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The Bulletin by Alex Brown
March 27, 2009
South Africa 168 for 6 (Morkel 37, Boucher 36*, Hussey 2-21, Geeves 2-35) beat Australia 166 for 7 (Hussey 88*, Warner 38, Peterson 3-30, Parnell 2-29) by four wickets
Scorecard and ball-by-ball details
How they were out
A bludgeoning late innings fightback from Mark Boucher and Albie Morkel steered South Africa from the brink of oblivion to a stunning four-wicket victory over Australia in the first Twenty20 international in Johannesburg. The hosts appeared to be in dire straits after losing five early wickets, but Boucher and Morkel belted 36 runs from Australia's 16th and 17th overs - including 21 from James Hopes' final six deliveries - to turn the match on its head.
Ricky Ponting called upon the rookie duo Shane Harwood and Brett Geeves - with one match of Twenty20 international experience between them - to bowl out the final two overs, and neither could wrest back the momentum for the tourists. Harwood, hammered by Herschelle Gibbs in his first over, conceded 14 runs from the penultimate over of the innings, and Boucher closed out the match in emphatic fashion by smacking Geeves for consecutive boundaries to seal victory with four balls to spare.
The last time he played the Australians in a limited overs contest at 'The Bullring', Gibbs plundered 175 runs as South Africa reeled in a world-record 434 with nine wickets down and two balls to spare. In the process, Gibbs effectively ended the international career of Mick Lewis, who conceded a record 0 for 113, and the South African batsman attempted to repeat the dose against Lewis' Victorian teammate, Harwood, on Friday by taking 17 from his first over.
Gibbs, though, could not replicate his heroics of three years ago, and fell to a mistimed drive from Geeves' first delivery in Twenty20 international cricket. South Africa's top-order soon followed him back to the pavilion and Australia, riding high on the back of David Hussey's brilliant all-round effort, seized the ascendancy.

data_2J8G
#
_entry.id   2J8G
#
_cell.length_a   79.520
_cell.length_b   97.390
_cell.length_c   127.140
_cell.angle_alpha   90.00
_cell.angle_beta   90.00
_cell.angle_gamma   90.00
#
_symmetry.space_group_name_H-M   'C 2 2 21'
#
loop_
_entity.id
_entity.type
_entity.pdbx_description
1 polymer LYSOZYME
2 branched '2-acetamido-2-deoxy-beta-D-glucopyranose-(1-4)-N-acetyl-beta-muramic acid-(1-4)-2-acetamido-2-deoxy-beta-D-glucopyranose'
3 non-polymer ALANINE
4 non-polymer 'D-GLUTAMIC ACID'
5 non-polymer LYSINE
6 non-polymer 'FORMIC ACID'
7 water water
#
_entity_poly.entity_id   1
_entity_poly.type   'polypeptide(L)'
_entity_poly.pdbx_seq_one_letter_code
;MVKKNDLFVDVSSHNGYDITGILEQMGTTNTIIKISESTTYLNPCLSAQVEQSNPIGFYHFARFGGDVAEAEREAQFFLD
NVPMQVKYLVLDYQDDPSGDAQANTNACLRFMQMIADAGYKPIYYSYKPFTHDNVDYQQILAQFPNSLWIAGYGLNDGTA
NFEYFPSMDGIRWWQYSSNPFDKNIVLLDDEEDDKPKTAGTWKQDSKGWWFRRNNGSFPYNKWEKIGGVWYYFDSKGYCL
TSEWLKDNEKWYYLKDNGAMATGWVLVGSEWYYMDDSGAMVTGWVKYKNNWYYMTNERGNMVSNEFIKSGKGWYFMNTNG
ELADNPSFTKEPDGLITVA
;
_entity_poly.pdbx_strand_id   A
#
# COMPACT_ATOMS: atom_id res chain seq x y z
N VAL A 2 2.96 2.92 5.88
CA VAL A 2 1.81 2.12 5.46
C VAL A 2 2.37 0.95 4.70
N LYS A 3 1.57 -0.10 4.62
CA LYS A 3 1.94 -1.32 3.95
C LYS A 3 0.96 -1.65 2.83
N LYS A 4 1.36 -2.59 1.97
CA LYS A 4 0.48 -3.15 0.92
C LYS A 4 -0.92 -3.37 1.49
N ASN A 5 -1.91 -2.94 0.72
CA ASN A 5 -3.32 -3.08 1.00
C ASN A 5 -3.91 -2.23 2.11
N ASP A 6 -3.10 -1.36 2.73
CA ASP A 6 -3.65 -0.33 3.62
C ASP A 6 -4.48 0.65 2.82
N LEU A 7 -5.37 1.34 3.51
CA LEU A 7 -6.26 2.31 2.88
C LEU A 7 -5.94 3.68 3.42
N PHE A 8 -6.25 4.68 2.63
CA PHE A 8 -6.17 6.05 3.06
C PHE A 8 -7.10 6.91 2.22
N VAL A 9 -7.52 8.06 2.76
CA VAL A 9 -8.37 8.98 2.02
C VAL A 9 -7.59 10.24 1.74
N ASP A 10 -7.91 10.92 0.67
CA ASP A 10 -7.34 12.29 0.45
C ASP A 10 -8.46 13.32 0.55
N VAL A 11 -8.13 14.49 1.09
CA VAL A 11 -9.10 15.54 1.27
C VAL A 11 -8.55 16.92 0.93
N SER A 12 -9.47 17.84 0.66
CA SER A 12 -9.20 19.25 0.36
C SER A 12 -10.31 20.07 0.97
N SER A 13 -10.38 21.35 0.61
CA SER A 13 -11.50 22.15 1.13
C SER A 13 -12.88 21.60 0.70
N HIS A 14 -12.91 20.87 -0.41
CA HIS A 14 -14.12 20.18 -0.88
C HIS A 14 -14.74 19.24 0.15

But, as was the case at the Wanderers in 2006, Boucher loomed as a potent late-innings threat. After Morkel fell to Mitchell Johnson for 37 (from 19 deliveries), Boucher comfortably negotiated the final overs to finish with an unbeaten 36 from 22 deliveries and steer his side to a victorious 168 for 6.
The result did little justice to the brilliant solo-performance of Hussey. His sparkling 88 not out off 44 deliveries held together Australia's otherwise indifferent innings, and his dismissals of Hashim Amla and Vaughn van Jaarsveld undoubtedly brightened the day of his Australian and Kolkata paymasters.
Sent into bat by Johan Botha on a bouncy Johannesburg wicket, Australia's opening combination of Michael Clarke and David Warner were effectively muzzled by South Africa's new-ball pairing of Dale Steyn and Wayne Parnell. The pressure eventually told on Clarke, bowled attempting to lift the scoring rate by Parnell, and Ricky Ponting followed nine balls later also attempting to blast Australia into the match.
Warner went some way towards booking his ticket for the World Twenty20 with an innings of 38 off 29 balls, highlighted by a sequence in which he hammered Albie Morkel for a six and two boundaries in an over. But just when the Delhi-contracted opener appeared set to take control of the innings, he fell to a sharp return catch by Peterson and triggered a calamitous few minutes for the Australians.
Michael Hussey was run-out from the very next ball, and Brad Haddin caught in the deep three deliveries later. Neither batsman troubled the scorers, and left the Australian innings in strife at 71 for 5 after ten overs - a position from which they never fully recovered, despite the junior Hussey's late innings pyrotechnics.
Plays of the Day from the second ODI between England and India, in Cardiff
Plays of the day from the 4th ODI between England and India at Edgbaston